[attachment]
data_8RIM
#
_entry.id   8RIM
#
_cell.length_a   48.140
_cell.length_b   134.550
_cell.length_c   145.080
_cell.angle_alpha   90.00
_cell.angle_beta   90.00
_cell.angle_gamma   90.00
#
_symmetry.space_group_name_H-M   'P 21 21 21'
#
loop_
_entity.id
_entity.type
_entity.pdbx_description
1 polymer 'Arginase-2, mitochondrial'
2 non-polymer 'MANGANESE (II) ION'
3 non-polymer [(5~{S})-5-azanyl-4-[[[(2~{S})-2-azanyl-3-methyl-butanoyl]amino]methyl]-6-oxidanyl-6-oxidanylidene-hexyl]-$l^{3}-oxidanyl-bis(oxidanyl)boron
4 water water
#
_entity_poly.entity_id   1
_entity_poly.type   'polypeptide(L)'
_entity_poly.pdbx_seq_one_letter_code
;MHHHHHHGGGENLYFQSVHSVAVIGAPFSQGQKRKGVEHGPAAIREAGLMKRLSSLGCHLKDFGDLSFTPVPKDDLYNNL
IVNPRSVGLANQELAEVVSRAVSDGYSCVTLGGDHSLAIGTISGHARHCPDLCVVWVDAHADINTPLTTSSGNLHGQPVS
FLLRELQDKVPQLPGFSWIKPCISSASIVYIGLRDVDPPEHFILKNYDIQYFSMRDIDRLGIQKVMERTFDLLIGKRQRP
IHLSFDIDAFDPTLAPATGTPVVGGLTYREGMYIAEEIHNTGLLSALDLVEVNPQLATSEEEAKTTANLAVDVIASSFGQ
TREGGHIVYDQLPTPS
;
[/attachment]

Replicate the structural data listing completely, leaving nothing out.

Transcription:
data_8RIM
#
_entry.id   8RIM
#
_cell.length_a   48.140
_cell.length_b   134.550
_cell.length_c   145.080
_cell.angle_alpha   90.00
_cell.angle_beta   90.00
_cell.angle_gamma   90.00
#
_symmetry.space_group_name_H-M   'P 21 21 21'
#
loop_
_entity.id
_entity.type
_entity.pdbx_description
1 polymer 'Arginase-2, mitochondrial'
2 non-polymer 'MANGANESE (II) ION'
3 non-polymer [(5~{S})-5-azanyl-4-[[[(2~{S})-2-azanyl-3-methyl-butanoyl]amino]methyl]-6-oxidanyl-6-oxidanylidene-hexyl]-$l^{3}-oxidanyl-bis(oxidanyl)boron
4 water water
#
_entity_poly.entity_id   1
_entity_poly.type   'polypeptide(L)'
_entity_poly.pdbx_seq_one_letter_code
;MHHHHHHGGGENLYFQSVHSVAVIGAPFSQGQKRKGVEHGPAAIREAGLMKRLSSLGCHLKDFGDLSFTPVPKDDLYNNL
IVNPRSVGLANQELAEVVSRAVSDGYSCVTLGGDHSLAIGTISGHARHCPDLCVVWVDAHADINTPLTTSSGNLHGQPVS
FLLRELQDKVPQLPGFSWIKPCISSASIVYIGLRDVDPPEHFILKNYDIQYFSMRDIDRLGIQKVMERTFDLLIGKRQRP
IHLSFDIDAFDPTLAPATGTPVVGGLTYREGMYIAEEIHNTGLLSALDLVEVNPQLATSEEEAKTTANLAVDVIASSFGQ
TREGGHIVYDQLPTPS
;